i don't think the reason that Yahoo isn't competitive is because they have 61 services -- it's because Yahoo search monetization sucks compared to Google.

On the other hand, each of those 61 services DOES get benefit from having Yahoo's mass market audience pointed their way every so often -- but that doesn't have any bearing on brand i think. that's just traffic.

regardless, none of this armchair quarterbacking is going to change the fact that either:
1) Yahoo gets bought by MSFT, or
2) Yahoo gets taken private by a private equity fund

however either of those two options will put a lot of those properties in play, and provide additional opportunity to tweak & tinker with structure to create more value.

the challenge with any portal these days is that the portal strategy only adds traffic, not brand, benefits. but that's ok, you just need to know how to leverage it appropriately.

Traffic can be leveraged by buying smaller properties with interesting tech / monetization, and pouring lots of portal eyeballs at it (and theoretically, if you've got good search and/or transactional monetization, by moving the eyeballs towards those areas).

in any case, i agree with you that Yahoo has diluted its brand far beyond any level of useful utility. but it hasn't necessarily done enough with sending traffic to individual properties / subsidiaries, and providing incentives for sub managers to drive for performance.

we'll see if the new master (MSFT or hedge fund) makes that any different.

Mark:

Here in Japan Yahoo has just as many services as in the U.S. (and drove eBay out of the market in auction to boot), and it's number 1 in everything it does.

So the brand extension generalization of Trout-Ries doesn't apply. How much do they know about the tech world (compared to Semel), anyway? Maybe Semel should stick to the movies and Trout-Ries should stick to Oreos.

The secret is traction and critical mass, and maintaining it. Yahoo slipped up here, but what they are trying to do is fundamentally not impossible.

I view this as just a financial thing. Microsoft wants to buy Yahoo because it can, and the fact that Yahoo is publicly traded lets them do it. But at its core this is just vandalism. A great company will be cut up and destroyed, and it won't particularly change Microsoft's fortunes in the end. Perhaps Yahoo could mount some sort of comeback five years from now, but we'll never know. Google will not benefit: it will exacerbate their future antitrust woes and take away a good competitor, which all companies need to have.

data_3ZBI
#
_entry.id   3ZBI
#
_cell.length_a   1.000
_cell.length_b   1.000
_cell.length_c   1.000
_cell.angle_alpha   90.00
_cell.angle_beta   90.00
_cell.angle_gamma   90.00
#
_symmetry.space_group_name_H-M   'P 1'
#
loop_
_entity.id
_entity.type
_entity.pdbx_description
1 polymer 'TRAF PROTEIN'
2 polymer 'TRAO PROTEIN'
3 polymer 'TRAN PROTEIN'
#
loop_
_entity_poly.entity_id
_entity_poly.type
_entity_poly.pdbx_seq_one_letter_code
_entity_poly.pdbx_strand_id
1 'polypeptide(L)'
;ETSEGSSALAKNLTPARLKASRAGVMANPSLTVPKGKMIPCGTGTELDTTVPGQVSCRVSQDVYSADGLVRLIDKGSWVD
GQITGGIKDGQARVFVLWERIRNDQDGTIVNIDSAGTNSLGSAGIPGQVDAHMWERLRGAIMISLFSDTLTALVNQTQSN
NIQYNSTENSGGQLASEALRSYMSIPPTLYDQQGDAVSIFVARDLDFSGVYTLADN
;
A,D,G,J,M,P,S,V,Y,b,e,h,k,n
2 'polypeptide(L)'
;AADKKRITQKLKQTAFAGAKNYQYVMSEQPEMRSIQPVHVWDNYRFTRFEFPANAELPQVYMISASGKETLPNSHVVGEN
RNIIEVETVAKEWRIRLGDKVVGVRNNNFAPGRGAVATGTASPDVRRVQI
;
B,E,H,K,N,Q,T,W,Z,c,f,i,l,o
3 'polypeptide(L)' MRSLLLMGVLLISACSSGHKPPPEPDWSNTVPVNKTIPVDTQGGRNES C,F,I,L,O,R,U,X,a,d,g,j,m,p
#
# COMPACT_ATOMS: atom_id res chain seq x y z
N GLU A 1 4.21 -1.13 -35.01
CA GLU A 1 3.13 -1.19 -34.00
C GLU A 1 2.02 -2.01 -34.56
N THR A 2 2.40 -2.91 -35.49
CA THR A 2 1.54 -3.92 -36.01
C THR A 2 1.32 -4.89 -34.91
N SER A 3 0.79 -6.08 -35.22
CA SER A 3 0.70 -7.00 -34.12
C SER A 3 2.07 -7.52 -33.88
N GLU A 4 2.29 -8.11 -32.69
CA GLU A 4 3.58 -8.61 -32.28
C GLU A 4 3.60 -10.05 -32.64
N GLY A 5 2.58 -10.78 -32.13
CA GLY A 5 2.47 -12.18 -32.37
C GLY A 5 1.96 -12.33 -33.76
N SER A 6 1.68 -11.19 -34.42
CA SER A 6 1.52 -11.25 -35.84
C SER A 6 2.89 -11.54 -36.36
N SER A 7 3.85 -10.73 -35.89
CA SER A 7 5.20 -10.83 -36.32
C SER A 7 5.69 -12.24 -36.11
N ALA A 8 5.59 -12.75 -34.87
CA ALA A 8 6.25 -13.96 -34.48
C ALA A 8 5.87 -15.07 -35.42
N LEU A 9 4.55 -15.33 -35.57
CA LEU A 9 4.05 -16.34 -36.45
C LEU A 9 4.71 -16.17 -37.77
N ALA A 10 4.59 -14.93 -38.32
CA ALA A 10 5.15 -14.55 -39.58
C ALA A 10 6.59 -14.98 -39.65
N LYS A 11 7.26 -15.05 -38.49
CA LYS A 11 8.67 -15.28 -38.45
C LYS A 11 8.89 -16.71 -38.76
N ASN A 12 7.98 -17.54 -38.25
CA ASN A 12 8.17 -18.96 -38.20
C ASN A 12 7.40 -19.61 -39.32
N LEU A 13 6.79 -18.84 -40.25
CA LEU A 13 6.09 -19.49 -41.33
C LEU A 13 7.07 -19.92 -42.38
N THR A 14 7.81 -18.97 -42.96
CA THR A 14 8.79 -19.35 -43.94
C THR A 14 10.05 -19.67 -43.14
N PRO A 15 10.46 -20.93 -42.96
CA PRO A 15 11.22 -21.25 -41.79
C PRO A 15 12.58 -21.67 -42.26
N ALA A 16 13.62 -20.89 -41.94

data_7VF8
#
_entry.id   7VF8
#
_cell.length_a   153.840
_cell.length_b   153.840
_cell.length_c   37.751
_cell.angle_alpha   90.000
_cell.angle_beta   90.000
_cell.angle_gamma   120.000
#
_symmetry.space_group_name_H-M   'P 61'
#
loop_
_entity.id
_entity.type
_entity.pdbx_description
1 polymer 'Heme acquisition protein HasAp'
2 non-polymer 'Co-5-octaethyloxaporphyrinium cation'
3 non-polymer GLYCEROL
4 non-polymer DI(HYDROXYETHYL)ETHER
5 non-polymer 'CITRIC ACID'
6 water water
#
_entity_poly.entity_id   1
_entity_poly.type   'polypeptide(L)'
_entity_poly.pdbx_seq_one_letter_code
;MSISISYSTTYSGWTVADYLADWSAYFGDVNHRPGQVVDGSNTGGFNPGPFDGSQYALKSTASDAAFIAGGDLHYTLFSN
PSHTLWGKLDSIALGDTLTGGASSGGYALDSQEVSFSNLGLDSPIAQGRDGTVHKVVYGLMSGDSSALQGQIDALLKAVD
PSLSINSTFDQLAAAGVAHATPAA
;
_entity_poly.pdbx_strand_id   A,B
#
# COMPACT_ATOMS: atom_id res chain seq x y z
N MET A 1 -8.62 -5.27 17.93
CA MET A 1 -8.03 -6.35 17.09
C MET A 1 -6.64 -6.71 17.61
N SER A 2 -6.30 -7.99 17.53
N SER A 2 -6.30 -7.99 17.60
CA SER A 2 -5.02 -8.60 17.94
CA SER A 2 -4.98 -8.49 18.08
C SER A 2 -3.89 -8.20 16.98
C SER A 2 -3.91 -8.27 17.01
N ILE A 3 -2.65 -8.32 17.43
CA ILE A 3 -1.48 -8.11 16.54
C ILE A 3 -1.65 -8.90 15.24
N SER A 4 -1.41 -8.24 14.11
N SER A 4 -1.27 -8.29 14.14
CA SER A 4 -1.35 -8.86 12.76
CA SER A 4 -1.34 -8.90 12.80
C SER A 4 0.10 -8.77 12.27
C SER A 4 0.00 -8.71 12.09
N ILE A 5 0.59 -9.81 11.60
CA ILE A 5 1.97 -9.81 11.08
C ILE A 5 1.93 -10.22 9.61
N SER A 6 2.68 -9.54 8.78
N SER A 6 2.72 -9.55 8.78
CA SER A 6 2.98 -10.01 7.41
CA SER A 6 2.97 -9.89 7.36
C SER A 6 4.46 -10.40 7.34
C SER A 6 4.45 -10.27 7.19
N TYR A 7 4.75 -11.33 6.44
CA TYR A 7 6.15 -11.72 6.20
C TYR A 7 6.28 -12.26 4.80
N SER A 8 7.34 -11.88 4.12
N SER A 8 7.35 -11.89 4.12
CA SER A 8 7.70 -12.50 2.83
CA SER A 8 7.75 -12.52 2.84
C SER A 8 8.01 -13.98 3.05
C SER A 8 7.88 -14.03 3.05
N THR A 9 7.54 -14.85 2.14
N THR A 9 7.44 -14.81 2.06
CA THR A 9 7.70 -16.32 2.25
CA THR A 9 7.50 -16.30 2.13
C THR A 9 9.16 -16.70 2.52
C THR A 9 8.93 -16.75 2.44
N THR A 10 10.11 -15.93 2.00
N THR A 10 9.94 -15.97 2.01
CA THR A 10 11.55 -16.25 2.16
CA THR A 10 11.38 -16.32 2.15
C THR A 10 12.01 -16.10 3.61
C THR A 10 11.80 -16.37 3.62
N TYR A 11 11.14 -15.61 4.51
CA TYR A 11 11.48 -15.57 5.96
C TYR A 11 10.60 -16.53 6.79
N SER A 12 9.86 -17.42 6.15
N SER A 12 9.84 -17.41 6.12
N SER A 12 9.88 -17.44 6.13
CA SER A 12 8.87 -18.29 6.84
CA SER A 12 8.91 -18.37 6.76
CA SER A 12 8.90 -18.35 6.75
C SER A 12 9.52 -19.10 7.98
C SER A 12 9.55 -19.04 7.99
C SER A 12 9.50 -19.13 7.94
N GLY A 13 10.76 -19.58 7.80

The USB drive that I bought the other day had a google logo on it.

Google and Microsoft have just as many services as Yahoo, perhaps more. Google leads in search and video. Yahoo leads in just about everything else.

http://boulter.com/yhoovgoog/

There are far fewer than 61 different orgs. Fantasy Sports is listed 3 times for some reason in that list, Finance twice. Many groups work on multiple products.

Chris Tolles:

Yahoo *is* the number one traffic source on the net.

Yes, in retrospect, owning search is better than owning everything else, given the eCPM's in the space -- but you gotta give them credit for recirculating more traffic to their properties, and being the #1 player in a couple of spots -- Yahoo finance, Yahoo news being the biggies.

They also killed Yahoo Photos and Flickr is #2 behind photobucket (which really is more of a storage house for icons).

I think they tried for a "Yahoo = the Internet" strategy years ago, which is now being unwound, and you have to give them credit for the best recirc in the universe tied to Yahoo News

It's too bad that the likely future here isn't a discliplined approach to branding and a market case to the world that while Yahoo isn't Google, it's pretty cool nonetheless, but getting bought by the people who are bringing you "Windows Live Hotmail".

Someone should make CMO's read "The Good Earth". :-)

I don't think the problem is the multitude of products. Granted, the keyboard and the magazine are bad ideas, but the online properties are not necessarily bad for the brand.

Google also has services all over the place: Google Maps, Gmail, Blogger, Groups, Documents, Video (both Goggle and Youtube), RSS services (Feedburner), Shopping (Froogle), etc... you name it, they have it.

I think that Google is successful because it dominates search, and that drives everything else. The real problem is not having too many products, but not being remarkable in any of them and not having anything you can leverage to make all those other products successful.

Dave:

I think Google gets away with it because most of their services are intimately tied into search, whereas Yahoo is a content provider. Using Google services is a really short step from using their search - maps, news, mail, they're all very tightly coupled together compared to Yahoo's stuff.

"They also killed Yahoo Photos and Flickr is #2 behind photobucket (which really is more of a storage house for icons)."

#2 behind photobucket in what sense? Isn't photobucket just like imageshack? Flickr is by far a stronger brand in my mind.

"I think they tried for a "Yahoo = the Internet" strategy years ago, which is now being unwound, and you have to give them credit for the best recirc in the universe tied to Yahoo News."

Yahoo News? Never used it. BBC News! :)